Authors: Sydney Hall*, Wesley College, Stephanie Stotts, Wesley College, LeeAnn Haaf, Partnership for the Delaware Estuary
Topics: Environmental Science
Keywords: dendroecology, salinification, difference chronology
Session Type: Paper
Presentation File: No File Uploaded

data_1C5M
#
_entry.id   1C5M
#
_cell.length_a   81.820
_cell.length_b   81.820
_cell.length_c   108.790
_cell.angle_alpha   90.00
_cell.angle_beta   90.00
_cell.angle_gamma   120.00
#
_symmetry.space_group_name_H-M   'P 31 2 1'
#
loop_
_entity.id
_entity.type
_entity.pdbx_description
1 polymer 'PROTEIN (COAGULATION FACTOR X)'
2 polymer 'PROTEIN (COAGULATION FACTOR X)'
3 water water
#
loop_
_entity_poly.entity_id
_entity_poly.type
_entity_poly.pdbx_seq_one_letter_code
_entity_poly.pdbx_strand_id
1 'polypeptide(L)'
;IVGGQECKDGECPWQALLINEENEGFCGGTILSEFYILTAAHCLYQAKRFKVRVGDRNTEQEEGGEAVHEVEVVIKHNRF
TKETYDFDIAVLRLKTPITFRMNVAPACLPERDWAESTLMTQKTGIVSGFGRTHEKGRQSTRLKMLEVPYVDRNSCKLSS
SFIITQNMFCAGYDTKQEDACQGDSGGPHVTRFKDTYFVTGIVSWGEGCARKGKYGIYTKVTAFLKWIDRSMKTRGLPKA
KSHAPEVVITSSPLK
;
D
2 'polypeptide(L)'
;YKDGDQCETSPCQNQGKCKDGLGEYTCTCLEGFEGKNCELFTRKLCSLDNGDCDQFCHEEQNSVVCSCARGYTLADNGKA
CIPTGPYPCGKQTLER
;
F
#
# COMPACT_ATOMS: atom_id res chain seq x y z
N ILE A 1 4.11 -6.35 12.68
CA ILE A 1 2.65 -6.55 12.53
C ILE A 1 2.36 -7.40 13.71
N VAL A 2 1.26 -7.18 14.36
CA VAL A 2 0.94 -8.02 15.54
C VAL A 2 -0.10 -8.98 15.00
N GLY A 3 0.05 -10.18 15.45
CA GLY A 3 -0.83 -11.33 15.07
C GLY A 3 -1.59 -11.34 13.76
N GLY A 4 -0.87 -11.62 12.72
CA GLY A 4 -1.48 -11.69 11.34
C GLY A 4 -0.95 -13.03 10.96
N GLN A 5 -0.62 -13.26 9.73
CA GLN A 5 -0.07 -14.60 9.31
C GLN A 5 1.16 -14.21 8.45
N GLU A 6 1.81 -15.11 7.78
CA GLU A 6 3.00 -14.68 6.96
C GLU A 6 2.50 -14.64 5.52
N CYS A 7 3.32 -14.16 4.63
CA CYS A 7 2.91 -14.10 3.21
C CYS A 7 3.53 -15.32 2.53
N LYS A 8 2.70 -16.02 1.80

Salinization from sea level rise has detrimental impacts on coastal forests like those at the St. Jones National Estuarine Research Reserve in Dover, Delaware. Investigating patterns in tree growth within these forests is important for preventing and maintaining potential inundation of these estuarine areas and beyond, into communities, agriculture, and infrastructure. This study investigated climatic variables and flooding as factors governing growth of Eastern red cedar (Juniperus virginiana) and American holly (Ilex opaca). Annual tree growth chronologies were developed and compared to seasonal temperature, precipitation, coastal water levels, and drought by using Pearson’s correlation, multi-variate correlations, and superposed epoch analysis. American hollies (n=43, ranging 118 years) appeared most affected by spring droughts. Low-elevation hollies grew better than those at higher elevations after cold winters. This is attributable to salt water exposure, which reduces vessel sizes, thus fostering cavitation resistance. Further, hollies experience reduced growth 0-3 years after winter floods and 1-2 years after autumn floods. Conversely, summer climate had the greatest effects on red cedar growth (n=14, ranging 52 years). Despite very low elevations, growth did not correlate with flood data (R=0.45). However, lags with reduced growth existed 0-4 years after winter floods and 0-1 years after spring floods. With varying seasonal climate differences, it can impact the ability to predict changing and retreating forests as sea level continues to rise. These results can be used to gain a better understanding of growth drivers in a valuable and threatened ecosystem.
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